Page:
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No matter how much you’re willing to pitch your big idea, it’s unlikely you’ll be able to close the deal if you haven’t considered every person at the table. You may think that your idea can make your client or client successful. But it is not enough that you believe in it.
The trick is to help them believe in it too. Every part of your pitch should refer to strategy and aim to show them a desirable future vision of success. Today I’ll give you my winning strategy to know who’s in the room and how to:
With just a little effort, you can master these tips to sell your ideas and pitch confidently to turn every person at the table into a believer. Finished? Let’s do this.
Related: The Secret to Pitching Your Business Plan in Just 10 Minutes
1. The Five Archetypes: Know Who’s in the Room
When teams come together to make a decision, each person appears with different motivations, interests, responsibilities, and decision-making authority. They may even have wildly differing ideas about what exactly is at stake. This can make decision making more difficult, especially if you’re an outsider trying to sell them a big idea. That makes it critical to know who you’re pitching to.
Now I’ll get the . to introduce five archetypes. You may not have represented each of these archetypes at the table, or you may have multiple people with the same archetype. Either way, keep these archetypes in mind as you get to know your audience:
The decision maker: This person is responsible for making the final decision and addressing others. Sometimes you have two decision makers at the table.
The money: This is the person with the largest financial stake in the brand — usually the CFO — but sometimes an investor or board member. For smaller projects, the money is often a manager or vice president who manages profit and loss.
The dissenters: The Dissenter comes up with a stance that conflicts with the predominant perspective on the team. Their value lies in helping to prevent groupthink, so make sure you have a dissenter in the room…but only one! More than that, and they can quickly distract the team from the target.
The individual responsible: This is the person in charge of the day-to-day running of the brand. The Individual Responsible has invaluable insights into operations, capabilities, opportunities and weaknesses.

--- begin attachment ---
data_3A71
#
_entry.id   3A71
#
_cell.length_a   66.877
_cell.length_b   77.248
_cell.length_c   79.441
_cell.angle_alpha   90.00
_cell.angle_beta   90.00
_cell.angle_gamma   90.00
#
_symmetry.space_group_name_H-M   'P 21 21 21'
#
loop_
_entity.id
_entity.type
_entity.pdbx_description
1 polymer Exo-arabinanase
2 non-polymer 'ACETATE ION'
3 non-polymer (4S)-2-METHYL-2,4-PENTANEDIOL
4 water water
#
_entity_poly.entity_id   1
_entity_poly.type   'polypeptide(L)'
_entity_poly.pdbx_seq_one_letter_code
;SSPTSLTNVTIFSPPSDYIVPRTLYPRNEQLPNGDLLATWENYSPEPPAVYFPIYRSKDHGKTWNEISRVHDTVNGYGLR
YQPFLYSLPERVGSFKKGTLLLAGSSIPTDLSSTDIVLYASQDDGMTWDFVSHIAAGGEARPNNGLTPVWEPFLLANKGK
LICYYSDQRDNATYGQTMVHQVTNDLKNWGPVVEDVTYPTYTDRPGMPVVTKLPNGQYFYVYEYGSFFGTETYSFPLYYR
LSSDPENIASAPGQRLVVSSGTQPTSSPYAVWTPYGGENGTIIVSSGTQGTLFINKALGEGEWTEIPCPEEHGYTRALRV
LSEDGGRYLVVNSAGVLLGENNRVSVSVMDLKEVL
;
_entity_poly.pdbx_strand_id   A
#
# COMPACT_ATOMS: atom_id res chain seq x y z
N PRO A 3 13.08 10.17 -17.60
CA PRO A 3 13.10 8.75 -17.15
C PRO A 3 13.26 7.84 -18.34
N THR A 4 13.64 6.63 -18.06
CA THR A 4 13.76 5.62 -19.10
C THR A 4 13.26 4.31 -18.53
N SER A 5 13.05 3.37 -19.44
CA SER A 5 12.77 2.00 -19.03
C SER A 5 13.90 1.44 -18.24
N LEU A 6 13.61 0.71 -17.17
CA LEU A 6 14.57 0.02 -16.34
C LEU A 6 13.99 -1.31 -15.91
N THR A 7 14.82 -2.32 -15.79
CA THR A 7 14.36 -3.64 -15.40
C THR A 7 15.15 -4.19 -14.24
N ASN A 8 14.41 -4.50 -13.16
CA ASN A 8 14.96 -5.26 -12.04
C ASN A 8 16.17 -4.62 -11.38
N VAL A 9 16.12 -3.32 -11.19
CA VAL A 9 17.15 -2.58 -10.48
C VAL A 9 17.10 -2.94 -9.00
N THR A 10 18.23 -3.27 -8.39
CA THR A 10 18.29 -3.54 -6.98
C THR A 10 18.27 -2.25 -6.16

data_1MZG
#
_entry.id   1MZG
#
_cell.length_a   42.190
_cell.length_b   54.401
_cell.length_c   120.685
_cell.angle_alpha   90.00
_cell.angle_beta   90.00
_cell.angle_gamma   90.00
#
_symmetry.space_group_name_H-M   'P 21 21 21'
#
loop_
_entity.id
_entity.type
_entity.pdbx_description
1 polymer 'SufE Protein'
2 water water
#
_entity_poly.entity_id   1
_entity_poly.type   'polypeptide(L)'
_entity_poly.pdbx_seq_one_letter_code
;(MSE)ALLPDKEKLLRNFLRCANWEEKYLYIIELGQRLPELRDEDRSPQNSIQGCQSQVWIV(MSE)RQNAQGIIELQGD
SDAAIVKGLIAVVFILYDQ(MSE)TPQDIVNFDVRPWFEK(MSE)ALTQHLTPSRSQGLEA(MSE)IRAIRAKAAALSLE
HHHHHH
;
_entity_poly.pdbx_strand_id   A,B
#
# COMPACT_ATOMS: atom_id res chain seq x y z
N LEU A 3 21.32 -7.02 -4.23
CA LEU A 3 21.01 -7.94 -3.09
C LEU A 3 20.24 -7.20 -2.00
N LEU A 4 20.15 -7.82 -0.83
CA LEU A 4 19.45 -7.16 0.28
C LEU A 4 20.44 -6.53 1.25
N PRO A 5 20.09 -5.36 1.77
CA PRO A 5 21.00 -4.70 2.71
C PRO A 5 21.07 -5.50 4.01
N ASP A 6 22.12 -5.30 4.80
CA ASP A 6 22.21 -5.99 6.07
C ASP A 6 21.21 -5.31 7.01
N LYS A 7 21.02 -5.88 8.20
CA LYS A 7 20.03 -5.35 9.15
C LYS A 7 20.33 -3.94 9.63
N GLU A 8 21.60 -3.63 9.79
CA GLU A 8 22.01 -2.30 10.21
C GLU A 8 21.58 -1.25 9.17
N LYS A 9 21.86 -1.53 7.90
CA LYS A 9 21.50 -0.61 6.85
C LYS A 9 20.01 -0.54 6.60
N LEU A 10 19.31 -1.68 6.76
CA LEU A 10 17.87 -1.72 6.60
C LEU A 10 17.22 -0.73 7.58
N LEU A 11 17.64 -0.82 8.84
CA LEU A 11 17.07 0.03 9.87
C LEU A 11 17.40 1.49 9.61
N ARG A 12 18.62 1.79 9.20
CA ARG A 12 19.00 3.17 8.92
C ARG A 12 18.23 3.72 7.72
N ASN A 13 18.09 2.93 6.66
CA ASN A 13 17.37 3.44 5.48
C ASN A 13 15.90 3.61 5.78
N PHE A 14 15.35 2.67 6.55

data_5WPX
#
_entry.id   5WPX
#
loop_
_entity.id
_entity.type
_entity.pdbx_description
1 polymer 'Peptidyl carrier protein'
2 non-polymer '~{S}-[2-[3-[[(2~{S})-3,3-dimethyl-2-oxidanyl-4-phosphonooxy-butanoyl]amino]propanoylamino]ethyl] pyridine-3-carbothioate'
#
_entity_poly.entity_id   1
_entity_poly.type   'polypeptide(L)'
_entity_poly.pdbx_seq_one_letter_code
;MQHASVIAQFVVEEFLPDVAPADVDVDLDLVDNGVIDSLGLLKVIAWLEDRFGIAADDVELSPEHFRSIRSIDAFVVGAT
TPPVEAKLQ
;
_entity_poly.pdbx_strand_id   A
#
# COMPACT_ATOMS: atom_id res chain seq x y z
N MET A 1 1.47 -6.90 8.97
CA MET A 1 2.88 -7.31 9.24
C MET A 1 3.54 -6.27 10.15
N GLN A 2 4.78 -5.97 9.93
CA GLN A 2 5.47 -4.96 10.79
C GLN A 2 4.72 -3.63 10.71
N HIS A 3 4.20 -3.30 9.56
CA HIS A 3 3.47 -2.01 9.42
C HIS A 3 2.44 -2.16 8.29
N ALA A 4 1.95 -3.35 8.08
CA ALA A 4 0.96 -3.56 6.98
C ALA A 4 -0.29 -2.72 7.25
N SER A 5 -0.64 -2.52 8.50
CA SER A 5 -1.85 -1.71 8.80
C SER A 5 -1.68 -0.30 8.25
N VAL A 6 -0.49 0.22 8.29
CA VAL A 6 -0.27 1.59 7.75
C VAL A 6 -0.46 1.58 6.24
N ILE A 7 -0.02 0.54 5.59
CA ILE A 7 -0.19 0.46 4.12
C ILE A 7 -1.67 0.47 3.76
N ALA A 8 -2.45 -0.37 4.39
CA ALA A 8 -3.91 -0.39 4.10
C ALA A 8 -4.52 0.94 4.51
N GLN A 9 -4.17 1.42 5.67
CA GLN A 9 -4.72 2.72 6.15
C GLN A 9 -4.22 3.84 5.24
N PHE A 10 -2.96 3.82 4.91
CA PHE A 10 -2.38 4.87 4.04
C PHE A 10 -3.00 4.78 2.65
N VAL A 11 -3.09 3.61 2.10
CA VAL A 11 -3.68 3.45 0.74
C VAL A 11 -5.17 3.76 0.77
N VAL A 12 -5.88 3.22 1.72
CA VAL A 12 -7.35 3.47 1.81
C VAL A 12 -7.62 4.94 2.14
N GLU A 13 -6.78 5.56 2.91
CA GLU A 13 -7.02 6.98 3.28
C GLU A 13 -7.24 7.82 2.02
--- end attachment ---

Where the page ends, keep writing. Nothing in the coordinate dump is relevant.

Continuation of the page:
The builder: The builder is the stakeholder who usually has to live with the consequences of a decision. They are detail-oriented and have every interest in ensuring that decisions are practical, sustainable and realistic.
2. Turn opponents into lawyers
Among the five archetypes, you will have different people serving as advocates, barriers, and everything in between.
lawyers are good. They believe in you and want to work with you. They’re probably the reason you got into the room in the first place. But you will also have barriers and opposition:
A person acting as a barrier have a specific need or problem that needs to be solved in order to become a lawyer.
those who act as opposition are in conflict with you, because they prefer a different solution (which is very well their own solution).
So, how can you turn people who pose as barriers and opposition into advocates?
Meet your barriers instantly: Connect with them one-on-one to find out how your idea can meet their unique need. The more clearly you state your idea as: their solution, the better your chances of turning them into a lawyer.
- Make the opposition the hero: Just like you did with your barrier, meet your opponents one-on-one and find a way to make them the hero. Take some of your idea and make it theirs so they can feel like they’re the ones pushing your solution forward.
Related: The Art of Pitching Customers
3. Negotiate a win for the room
The best negotiators make sure everyone leaves the table feeling like they’ve won. But not everyone experiences victory in the same way. Here are two approaches to consider:
Win lose: Some people need to feel like they’ve won – and you’ve lost. If you find yourself in this space, be prepared by having something in mind that you can “give up” or “vomit.”
Win win: Others thrive when there is a victory on their side and a victory on yours. They get excited about the collaboration and see you as part of their internal team. Find ways to turn one party’s victory into one for all.
4. Ask Better Questions
Be sure to ask questions that permeate the functions of the organization. Of course, they may not be directly relevant to the project, but by doing so, you position yourself as the expert who is already thinking one step ahead. And by asking questions they don’t have an immediate answer to, you create a greater sense of expertise on your part.
Related: 4 Easy Pitch Concepts to Grab a Room’s Attention
5. Define clear next steps
Leave no room for ambiguity. Make sure there is a clear path forward. Identify not only your next steps, but theirs as well. Clarify what your follow-up will look like and provide a clear schedule for when you next check in.
Let’s summarize these five tips for selling and pitching your ideas to land your next deal:
Talk to the five archetypes in the room.
Turn barriers and opposition into advocates.
Negotiate the right type of win for those at the table.
Ask better questions to showcase your expertise.
Define clear next steps.